Injections, embalming… the methods used until the burial of Elizabeth II

Injections, embalming... the methods used until the burial of Elizabeth II

Elizabeth II will be buried next Monday in Windsor Castle, eleven days after her death at Balmoral in Scotland. An unusually long delay, which is not without raising some questions.

Elizabeth II died Thursday, September 8, at Balmoral in Scotland, and will be buried next Monday, September 19, in the vault of St. George’s Chapel at Windsor Castle, on the outskirts of London. In the meantime, his remains will therefore have been transported over more than 800 kilometers and, above all, eleven days will have passed.

An atypical situation which raises questions, although the question is one of the most delicate: how to ensure the good state of conservation of a body during such a long period? René Deguisne, president of the French Institute of Embalming, responds to

An exceptional delay

To begin with, such a latency period between the death of the deceased and his burial – or here in the tomb – is out of the ordinary, as confirmed by the specialist who relies on the French example: “There are legal deadlines: six working days between death and burial. Ten days is exceptional. In this case, we will have to request an exemption from the prefecture or the department”.

Let’s start from the fact that in the case of the funeral of their monarch, the British authorities did not face such difficulties. As for the procedures employed to protect the body of the queen after her death, they did not say very much. Hardly do we know, thanks to the British press, that the royal coffin is lined with lead. The first protection is not to expose the body too much to the air.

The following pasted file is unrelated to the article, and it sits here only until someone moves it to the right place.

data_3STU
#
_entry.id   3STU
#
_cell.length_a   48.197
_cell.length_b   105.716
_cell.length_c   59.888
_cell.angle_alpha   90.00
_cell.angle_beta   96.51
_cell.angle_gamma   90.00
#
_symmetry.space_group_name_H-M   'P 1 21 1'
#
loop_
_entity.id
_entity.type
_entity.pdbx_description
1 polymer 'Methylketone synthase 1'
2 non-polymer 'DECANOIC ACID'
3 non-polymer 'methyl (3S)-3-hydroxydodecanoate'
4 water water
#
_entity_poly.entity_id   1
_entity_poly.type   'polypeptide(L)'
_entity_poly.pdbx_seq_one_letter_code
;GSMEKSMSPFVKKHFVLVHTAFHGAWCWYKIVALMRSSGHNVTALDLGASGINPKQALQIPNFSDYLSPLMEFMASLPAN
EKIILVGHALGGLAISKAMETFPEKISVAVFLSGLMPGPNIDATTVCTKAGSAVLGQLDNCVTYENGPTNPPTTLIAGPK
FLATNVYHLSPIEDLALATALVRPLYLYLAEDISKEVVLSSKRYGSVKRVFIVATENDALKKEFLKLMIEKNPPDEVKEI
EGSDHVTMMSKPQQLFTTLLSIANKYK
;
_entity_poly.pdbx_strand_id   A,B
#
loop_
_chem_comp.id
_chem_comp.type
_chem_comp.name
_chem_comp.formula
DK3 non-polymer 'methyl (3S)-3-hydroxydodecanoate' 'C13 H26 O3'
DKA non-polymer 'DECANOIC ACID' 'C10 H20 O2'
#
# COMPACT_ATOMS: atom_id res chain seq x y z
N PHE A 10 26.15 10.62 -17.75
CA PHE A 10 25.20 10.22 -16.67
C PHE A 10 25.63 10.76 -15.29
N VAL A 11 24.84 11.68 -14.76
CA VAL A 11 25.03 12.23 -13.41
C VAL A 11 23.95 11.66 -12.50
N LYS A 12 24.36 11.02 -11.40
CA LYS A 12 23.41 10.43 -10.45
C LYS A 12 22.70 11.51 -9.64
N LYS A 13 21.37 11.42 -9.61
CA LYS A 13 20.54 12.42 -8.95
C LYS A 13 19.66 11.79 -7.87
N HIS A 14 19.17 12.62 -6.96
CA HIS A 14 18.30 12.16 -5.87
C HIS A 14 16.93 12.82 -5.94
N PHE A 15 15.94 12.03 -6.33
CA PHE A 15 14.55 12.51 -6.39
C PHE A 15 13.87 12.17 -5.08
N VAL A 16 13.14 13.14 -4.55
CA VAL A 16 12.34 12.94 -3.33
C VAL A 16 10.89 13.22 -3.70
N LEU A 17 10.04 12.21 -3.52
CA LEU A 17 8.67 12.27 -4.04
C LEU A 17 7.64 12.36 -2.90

René Deguisne, skeptical on this point, specifies: “We are talking about lead but we should above all be talking about an airtight coffin. In any case, it is a metal coffin which will protect the body from air and humidity. “.

Preservative liquids and drainage

Beyond this material precaution, it is the work of the funeral directors that will be decisive here. “We will proceed to embalming care, first by arterial injection of preservative liquids, based on formalin. These liquids will fix the tissues”, poses the president of the French Institute of embalming, who adds that the operation is more or less the same as waiting five or ten days except that in this last option, the professional will have to use “more concentrated” products.

The operation therefore consists of injecting this liquid into the blood vessels, and in particular the arteries, in order to slow down the effects of decomposition.

The expert can then launch the second phase, that of drainage. “We are going to remove part of the physiological fluids present in the body”, continues René Deguisne. This justifies this final intervention by recalling that “our body is made up of almost 70% water”. A fact that unites the queen and ordinary mortals.

With these operations, according to our expert, the situation is quite similar for conservation over five or six days, than over eleven. After that, the Queen will rest in the little-known George VI memorial to the general public, located in St George’s Chapel at Windsor Castle.

She will be alongside her parents, her sister and her late husband Philip, whose remains must be moved to join them, since he currently rests in the royal vault, under the chapel.

Robin Verner

Robin Verner BFMTV journalist

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